The funny thing about this regulation is that we all strive to comply with it while its timelines and standards are still evolving. This really feels as if we’re shooting at a moving target yet this is no excuse for delays should we wish to ensure compliance. The most sweeping EMIR innovation is the reporting requirement as all counterparties to all derivatives contracts (OTC and exchange-traded) need to comply and there are virtually no exceptions (at least so far), all exchange and OTC derivative trades, intragroup trades, trades with non-financial counterparties must be reported alike.
These past few months, Trade Reporting has been top priority for my entity and first and foremost, we had to decide whether to self report or delegate. This was actually a pseudo dilemma in our case as from the very first start we had decided, to offer the reporting service to our Subsidiaries and Non Financial counterparties, thus there was no sense in delegating as we would build the necessary infrastructure anyway. Following this, we spent numerous man hours trying to decode EMIR reporting fields, identify any gaps, map them to existing systems and figure out what developments will be necessary to our infrastructure in order to be able to gather the necessary information into a report of the requested format. Moral? Trade reporting is a lot more complicated than one may think, whichever way you look at it. What I kept thinking at that time was that if this is a burdensome project for a Financial Institution, how feasible is it for a corporate company?
Non- Financial counterparties vary from large sized enterprises that do all kinds of trades to small corporate or other companies that use derivatives only for hedging purposes. If self reporting is an option for large companies, how applicable is such an option to smaller ones? And although delegation is possible, which is the most obvious decision to be made by small corporate companies, they will still be responsible for compliance, so they need to take all appropriate actions in order to protect themselves against errors. As Tom Riesack was quoted saying in yesterday’s article by Risk.net on how reporting questions pile up for Corporates “As soon as you get to the smaller- or medium-sized enterprises, you find they haven’t got the information or the ability to build up this kind of reporting ability in time”.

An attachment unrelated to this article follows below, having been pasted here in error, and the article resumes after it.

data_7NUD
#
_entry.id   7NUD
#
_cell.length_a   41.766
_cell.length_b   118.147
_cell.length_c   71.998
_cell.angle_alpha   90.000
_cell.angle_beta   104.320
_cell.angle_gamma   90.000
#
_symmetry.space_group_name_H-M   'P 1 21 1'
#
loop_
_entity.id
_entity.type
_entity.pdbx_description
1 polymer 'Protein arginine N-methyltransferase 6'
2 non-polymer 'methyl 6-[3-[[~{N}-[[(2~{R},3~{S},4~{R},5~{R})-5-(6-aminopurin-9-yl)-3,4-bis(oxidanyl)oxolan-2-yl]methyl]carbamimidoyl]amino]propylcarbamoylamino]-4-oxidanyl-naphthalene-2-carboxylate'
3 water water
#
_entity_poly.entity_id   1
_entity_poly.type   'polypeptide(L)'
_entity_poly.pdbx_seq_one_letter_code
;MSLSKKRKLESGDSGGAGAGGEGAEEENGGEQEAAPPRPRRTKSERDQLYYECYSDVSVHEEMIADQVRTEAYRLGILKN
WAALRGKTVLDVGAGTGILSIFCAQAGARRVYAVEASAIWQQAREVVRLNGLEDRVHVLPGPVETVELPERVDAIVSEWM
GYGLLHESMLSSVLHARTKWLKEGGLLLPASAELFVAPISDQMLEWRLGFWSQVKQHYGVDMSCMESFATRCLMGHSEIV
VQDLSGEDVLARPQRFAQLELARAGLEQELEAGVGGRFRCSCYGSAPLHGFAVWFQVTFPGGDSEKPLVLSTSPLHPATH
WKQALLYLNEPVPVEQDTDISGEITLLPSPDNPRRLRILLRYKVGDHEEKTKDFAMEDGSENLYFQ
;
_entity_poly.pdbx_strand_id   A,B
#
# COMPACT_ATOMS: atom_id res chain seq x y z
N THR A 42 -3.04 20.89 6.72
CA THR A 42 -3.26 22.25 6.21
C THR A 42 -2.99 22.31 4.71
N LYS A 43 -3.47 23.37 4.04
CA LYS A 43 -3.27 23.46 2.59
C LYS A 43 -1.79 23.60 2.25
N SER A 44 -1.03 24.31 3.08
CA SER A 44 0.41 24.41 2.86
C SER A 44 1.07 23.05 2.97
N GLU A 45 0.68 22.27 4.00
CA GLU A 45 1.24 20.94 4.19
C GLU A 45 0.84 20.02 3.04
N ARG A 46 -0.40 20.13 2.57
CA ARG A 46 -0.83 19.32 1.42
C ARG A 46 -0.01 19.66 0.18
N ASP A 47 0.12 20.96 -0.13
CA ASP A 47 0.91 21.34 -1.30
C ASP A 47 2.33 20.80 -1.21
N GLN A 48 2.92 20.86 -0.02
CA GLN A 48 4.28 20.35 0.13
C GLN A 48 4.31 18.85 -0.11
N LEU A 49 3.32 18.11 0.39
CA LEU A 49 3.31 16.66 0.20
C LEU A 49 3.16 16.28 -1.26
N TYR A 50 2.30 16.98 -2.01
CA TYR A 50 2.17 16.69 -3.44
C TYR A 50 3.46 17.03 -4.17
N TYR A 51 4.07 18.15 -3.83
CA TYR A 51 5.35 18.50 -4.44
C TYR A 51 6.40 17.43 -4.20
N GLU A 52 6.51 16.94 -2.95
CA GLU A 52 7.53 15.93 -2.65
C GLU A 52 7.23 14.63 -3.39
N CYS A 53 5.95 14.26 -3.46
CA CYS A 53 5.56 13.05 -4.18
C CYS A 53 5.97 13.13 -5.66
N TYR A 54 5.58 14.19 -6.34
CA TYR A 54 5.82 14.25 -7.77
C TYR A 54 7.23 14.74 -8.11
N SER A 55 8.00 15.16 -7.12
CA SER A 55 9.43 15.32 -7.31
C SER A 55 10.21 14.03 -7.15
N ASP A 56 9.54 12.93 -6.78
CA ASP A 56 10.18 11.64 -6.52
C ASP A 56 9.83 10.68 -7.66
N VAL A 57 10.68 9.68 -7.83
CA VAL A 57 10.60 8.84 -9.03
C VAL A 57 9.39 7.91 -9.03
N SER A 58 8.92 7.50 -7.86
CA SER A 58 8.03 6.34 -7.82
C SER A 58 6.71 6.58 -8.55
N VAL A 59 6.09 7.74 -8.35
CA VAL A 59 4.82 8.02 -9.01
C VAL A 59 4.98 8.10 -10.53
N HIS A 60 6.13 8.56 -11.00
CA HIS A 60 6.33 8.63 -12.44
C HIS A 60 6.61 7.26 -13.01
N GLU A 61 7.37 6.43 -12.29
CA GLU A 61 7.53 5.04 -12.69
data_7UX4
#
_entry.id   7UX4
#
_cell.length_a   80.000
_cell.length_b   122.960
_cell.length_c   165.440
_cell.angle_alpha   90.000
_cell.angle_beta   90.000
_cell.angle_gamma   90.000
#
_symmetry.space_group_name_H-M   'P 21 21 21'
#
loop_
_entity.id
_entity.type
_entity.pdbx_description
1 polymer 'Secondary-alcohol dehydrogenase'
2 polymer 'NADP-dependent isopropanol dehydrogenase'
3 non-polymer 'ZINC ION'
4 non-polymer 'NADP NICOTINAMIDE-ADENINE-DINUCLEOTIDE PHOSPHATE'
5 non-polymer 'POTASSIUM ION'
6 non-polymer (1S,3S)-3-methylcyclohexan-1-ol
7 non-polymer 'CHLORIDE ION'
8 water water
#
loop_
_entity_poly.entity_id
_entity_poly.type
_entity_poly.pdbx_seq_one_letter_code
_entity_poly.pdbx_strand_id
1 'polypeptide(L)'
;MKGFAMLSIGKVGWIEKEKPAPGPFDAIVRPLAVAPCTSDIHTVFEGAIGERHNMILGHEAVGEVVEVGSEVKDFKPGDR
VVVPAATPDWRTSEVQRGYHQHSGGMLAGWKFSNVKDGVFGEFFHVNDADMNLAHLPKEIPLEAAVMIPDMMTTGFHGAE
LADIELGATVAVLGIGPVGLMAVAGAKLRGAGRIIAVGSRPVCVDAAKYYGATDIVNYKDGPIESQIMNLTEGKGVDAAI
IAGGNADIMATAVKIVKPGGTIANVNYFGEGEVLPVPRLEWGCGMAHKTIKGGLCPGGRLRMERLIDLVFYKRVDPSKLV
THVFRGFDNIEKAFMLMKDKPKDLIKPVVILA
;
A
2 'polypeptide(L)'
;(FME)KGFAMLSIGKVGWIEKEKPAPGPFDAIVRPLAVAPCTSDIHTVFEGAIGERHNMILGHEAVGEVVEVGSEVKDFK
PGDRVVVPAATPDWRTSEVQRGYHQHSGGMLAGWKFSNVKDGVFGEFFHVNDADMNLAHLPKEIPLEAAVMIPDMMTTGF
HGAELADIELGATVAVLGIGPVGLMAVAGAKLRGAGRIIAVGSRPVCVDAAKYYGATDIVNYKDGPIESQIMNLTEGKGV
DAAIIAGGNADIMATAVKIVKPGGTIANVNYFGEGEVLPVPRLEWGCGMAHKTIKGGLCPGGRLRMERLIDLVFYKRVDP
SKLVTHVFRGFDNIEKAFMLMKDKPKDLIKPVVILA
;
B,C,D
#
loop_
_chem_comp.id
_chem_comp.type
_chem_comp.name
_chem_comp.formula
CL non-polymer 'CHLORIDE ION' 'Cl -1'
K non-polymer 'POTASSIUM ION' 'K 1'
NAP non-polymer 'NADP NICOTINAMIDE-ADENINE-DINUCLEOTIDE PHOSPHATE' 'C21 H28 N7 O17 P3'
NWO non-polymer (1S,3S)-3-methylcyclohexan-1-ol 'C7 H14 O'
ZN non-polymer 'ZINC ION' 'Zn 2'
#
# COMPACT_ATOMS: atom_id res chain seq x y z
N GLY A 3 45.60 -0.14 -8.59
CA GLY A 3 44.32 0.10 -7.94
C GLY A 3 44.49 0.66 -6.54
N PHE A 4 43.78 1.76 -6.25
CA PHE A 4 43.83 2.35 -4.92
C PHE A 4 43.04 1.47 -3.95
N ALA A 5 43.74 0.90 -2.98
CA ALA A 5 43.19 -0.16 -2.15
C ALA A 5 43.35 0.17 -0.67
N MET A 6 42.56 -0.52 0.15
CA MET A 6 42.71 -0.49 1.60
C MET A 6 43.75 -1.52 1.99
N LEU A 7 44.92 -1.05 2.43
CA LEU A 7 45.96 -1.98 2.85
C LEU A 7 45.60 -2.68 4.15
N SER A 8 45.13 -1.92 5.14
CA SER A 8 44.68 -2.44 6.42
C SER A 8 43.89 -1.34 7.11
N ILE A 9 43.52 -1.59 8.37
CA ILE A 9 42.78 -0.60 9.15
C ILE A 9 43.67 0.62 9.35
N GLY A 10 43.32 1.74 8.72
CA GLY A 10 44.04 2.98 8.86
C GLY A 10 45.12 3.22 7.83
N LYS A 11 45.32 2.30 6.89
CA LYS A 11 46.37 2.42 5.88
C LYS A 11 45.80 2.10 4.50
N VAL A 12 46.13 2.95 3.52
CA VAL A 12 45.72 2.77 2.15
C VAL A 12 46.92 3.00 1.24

Honestly, when the regulators decided that Non- Financials should also report, what were they thinking? Let me know in the comments if you face similar problems and have ideas on how to solve this…
Other Posts Relating to EMIR and Post-Trade Processing
- A Guide to the EMIR Trade Reporting Obligations – Part 2 18-Dec-2013
- Weekly Roundup | Trading & Post-Trade Processing | 9 December 2013 08-Dec-2013
- A Guide to the EMIR Trade Reporting Obligations – Part 1 04-Dec-2013
- OTC equivalency: A regulatory tug-of-war? 04-Dec-2013
- UPIs, UTIs and LEIs: Key issues and methods 29-Nov-2013
- A quartet becomes a sextet 28-Nov-2013
- Weekly Roundup | Post-Trade Processing and Clearing | 25 November 2013 24-Nov-2013
- Weekly Roundup | Post-Trade Processing | 18 November 2013 18-Nov-2013
- ESMA Announce New Q&A to Address Lack of Delay in ETD Reporting 15-Nov-2013
- TR competition questioned by TRs | Mondo Visione Exchange Forum 15-Nov-2013